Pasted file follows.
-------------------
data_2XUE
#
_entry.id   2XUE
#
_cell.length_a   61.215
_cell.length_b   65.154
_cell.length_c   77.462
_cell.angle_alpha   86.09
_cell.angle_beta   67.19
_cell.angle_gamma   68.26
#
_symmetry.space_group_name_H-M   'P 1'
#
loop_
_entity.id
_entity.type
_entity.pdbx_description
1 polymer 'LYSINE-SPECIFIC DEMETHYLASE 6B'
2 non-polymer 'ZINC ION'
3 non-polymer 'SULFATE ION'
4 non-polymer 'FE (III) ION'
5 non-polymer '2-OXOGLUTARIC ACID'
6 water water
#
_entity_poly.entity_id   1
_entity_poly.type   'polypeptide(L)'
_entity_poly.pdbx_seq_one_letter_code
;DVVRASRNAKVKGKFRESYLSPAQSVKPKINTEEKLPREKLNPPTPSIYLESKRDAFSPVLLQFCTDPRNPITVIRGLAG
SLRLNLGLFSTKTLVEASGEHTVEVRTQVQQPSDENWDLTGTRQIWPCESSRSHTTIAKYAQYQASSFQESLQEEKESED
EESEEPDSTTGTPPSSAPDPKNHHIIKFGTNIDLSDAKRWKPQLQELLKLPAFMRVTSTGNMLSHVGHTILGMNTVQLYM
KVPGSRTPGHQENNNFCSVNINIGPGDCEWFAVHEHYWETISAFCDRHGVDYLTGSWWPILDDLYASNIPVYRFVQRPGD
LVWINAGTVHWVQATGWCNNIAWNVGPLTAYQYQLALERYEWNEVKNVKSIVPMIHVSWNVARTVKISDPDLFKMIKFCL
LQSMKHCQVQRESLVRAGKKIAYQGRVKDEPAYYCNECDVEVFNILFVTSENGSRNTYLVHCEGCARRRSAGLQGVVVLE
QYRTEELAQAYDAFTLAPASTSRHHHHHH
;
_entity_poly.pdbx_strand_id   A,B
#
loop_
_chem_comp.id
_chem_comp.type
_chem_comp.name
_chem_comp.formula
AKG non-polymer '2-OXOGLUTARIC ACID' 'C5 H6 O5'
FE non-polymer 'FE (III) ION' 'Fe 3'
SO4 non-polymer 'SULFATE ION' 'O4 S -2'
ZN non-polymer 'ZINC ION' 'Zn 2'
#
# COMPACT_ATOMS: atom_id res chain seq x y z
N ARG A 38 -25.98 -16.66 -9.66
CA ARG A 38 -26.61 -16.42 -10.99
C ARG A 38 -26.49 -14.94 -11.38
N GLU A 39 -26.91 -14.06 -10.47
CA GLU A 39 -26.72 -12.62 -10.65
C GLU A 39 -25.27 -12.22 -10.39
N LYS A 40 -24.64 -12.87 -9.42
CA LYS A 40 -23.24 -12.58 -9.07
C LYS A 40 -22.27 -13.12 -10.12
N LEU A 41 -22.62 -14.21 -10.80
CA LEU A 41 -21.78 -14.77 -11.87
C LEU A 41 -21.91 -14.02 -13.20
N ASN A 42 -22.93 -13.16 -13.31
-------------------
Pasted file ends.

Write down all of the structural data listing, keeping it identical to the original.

data_2XUE
#
_entry.id   2XUE
#
_cell.length_a   61.215
_cell.length_b   65.154
_cell.length_c   77.462
_cell.angle_alpha   86.09
_cell.angle_beta   67.19
_cell.angle_gamma   68.26
#
_symmetry.space_group_name_H-M   'P 1'
#
loop_
_entity.id
_entity.type
_entity.pdbx_description
1 polymer 'LYSINE-SPECIFIC DEMETHYLASE 6B'
2 non-polymer 'ZINC ION'
3 non-polymer 'SULFATE ION'
4 non-polymer 'FE (III) ION'
5 non-polymer '2-OXOGLUTARIC ACID'
6 water water
#
_entity_poly.entity_id   1
_entity_poly.type   'polypeptide(L)'
_entity_poly.pdbx_seq_one_letter_code
;DVVRASRNAKVKGKFRESYLSPAQSVKPKINTEEKLPREKLNPPTPSIYLESKRDAFSPVLLQFCTDPRNPITVIRGLAG
SLRLNLGLFSTKTLVEASGEHTVEVRTQVQQPSDENWDLTGTRQIWPCESSRSHTTIAKYAQYQASSFQESLQEEKESED
EESEEPDSTTGTPPSSAPDPKNHHIIKFGTNIDLSDAKRWKPQLQELLKLPAFMRVTSTGNMLSHVGHTILGMNTVQLYM
KVPGSRTPGHQENNNFCSVNINIGPGDCEWFAVHEHYWETISAFCDRHGVDYLTGSWWPILDDLYASNIPVYRFVQRPGD
LVWINAGTVHWVQATGWCNNIAWNVGPLTAYQYQLALERYEWNEVKNVKSIVPMIHVSWNVARTVKISDPDLFKMIKFCL
LQSMKHCQVQRESLVRAGKKIAYQGRVKDEPAYYCNECDVEVFNILFVTSENGSRNTYLVHCEGCARRRSAGLQGVVVLE
QYRTEELAQAYDAFTLAPASTSRHHHHHH
;
_entity_poly.pdbx_strand_id   A,B
#
loop_
_chem_comp.id
_chem_comp.type
_chem_comp.name
_chem_comp.formula
AKG non-polymer '2-OXOGLUTARIC ACID' 'C5 H6 O5'
FE non-polymer 'FE (III) ION' 'Fe 3'
SO4 non-polymer 'SULFATE ION' 'O4 S -2'
ZN non-polymer 'ZINC ION' 'Zn 2'
#
# COMPACT_ATOMS: atom_id res chain seq x y z
N ARG A 38 -25.98 -16.66 -9.66
CA ARG A 38 -26.61 -16.42 -10.99
C ARG A 38 -26.49 -14.94 -11.38
N GLU A 39 -26.91 -14.06 -10.47
CA GLU A 39 -26.72 -12.62 -10.65
C GLU A 39 -25.27 -12.22 -10.39
N LYS A 40 -24.64 -12.87 -9.42
CA LYS A 40 -23.24 -12.58 -9.07
C LYS A 40 -22.27 -13.12 -10.12
N LEU A 41 -22.62 -14.21 -10.80
CA LEU A 41 -21.78 -14.77 -11.87
C LEU A 41 -21.91 -14.02 -13.20
N ASN A 42 -22.93 -13.16 -13.31